I recognized the cover and remembered an old roommate of mine had these books and I think I borrowed and read at least one? But as I finally cracked open the trilogy for myself nothing felt familiar so maybe I just saw the cover a lot. I read Bardugo other series, set in the same broad universe, and was very impressed with how she told a new and very different story. I also want to go re-read Six of Crows, which I remember being better. But it was nice to have some frame of reference going into the Grisha trilogy.
Basically this world Bardugo has created has magic (here also called the Small Science, which I kind of appreciate). The country in which our narrator, Alina, lives has been split in two by the dark and forbidding Fold – a shadowed place where evil creatures live and very few humans escape. Grisha – magic weilders – can help but the Fold separates the bulk of the kingdom from its ports, completely destabilizing the economy. I’m of the George R. R. Martin school of fantasy where these kind of details are what hook me, but alas, the Grisha trilogy goes no further in this direction. Alina discovers that she may have the power to turn back the Fold and the story ensues from there. There is a grand Evil, there is good intentions gone awry, there is a surprisingly charming pirate prince. I’m not in a rush to re-read the series, but I’m also not mad I powered through all three in less than a week. Most of the characters are pretty forgettable, and the lead love interest is pretty milquetoast, but it didn’t feel like this series was going out there to redefine the genre or anything.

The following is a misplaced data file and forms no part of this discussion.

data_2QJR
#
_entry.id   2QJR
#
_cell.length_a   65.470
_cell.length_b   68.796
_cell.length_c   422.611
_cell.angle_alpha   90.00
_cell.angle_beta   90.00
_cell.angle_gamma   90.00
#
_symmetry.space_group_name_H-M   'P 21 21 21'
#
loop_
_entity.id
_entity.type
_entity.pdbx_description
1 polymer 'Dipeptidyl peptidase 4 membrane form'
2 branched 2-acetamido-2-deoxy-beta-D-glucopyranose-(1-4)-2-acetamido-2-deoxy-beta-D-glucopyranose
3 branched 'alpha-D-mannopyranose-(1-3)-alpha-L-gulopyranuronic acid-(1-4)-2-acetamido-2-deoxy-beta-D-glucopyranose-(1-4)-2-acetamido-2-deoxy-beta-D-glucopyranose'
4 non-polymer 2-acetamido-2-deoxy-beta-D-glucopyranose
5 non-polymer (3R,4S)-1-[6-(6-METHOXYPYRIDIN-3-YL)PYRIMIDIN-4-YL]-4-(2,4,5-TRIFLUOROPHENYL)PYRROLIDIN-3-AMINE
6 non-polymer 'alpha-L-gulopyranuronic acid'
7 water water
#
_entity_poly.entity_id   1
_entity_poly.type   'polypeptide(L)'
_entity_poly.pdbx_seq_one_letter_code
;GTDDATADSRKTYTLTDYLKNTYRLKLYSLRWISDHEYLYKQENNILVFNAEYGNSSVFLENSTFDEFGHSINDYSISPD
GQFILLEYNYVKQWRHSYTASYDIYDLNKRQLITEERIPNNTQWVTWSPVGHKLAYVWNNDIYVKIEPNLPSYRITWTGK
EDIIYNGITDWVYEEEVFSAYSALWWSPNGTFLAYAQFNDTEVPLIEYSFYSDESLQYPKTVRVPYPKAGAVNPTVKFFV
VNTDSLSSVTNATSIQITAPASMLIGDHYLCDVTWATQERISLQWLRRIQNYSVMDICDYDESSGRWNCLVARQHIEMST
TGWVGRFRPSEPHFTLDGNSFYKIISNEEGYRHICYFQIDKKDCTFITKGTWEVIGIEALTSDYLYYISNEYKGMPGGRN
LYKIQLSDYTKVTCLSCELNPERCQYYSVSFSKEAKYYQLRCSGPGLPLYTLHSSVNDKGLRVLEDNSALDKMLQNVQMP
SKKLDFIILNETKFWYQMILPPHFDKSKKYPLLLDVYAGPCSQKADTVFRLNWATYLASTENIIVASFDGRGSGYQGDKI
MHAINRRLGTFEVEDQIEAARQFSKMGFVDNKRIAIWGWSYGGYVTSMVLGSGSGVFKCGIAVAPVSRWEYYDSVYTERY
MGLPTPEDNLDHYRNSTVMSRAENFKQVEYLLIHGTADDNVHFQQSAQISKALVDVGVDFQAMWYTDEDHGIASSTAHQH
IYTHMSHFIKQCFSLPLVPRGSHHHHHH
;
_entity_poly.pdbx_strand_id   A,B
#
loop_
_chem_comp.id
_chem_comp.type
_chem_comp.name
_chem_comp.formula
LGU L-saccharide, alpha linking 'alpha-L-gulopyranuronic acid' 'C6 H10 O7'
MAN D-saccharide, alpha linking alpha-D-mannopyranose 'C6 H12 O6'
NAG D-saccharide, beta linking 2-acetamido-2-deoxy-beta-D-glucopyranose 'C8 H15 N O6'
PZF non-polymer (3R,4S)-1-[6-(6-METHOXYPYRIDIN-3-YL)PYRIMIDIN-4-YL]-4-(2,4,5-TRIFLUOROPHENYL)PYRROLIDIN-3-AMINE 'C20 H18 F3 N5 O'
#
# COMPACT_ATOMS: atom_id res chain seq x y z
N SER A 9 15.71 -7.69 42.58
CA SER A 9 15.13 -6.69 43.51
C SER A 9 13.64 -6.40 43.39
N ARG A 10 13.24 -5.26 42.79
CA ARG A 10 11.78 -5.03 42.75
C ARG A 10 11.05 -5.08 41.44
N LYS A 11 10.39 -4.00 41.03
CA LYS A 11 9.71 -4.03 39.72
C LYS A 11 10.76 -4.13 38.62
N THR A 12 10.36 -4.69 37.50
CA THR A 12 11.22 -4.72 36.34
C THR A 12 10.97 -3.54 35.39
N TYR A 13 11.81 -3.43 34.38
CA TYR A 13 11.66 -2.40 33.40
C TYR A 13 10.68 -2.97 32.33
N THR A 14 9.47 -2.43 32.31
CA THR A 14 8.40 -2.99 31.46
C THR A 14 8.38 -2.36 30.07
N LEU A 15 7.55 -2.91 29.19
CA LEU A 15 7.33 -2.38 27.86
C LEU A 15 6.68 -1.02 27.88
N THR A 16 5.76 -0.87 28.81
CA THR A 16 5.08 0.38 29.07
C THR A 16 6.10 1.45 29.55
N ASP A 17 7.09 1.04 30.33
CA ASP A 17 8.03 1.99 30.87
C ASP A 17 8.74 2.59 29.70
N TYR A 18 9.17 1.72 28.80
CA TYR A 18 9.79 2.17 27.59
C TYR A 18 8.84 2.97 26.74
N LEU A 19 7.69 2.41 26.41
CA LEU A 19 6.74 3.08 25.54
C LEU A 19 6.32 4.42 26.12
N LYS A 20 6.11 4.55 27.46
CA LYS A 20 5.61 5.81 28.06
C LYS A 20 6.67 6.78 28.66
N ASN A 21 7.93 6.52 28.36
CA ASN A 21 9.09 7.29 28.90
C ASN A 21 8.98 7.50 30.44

One thing I did appreciate was how the final chapters of the third book kind of turned the “chosen one” narrative on its head. Aline learns a lot that refutes what she was expecting and the twist in the final battle felt earned and satisfying. I definitely had to review all three together like this, though, because there was no way I was going to be able to tell them apart after the fact.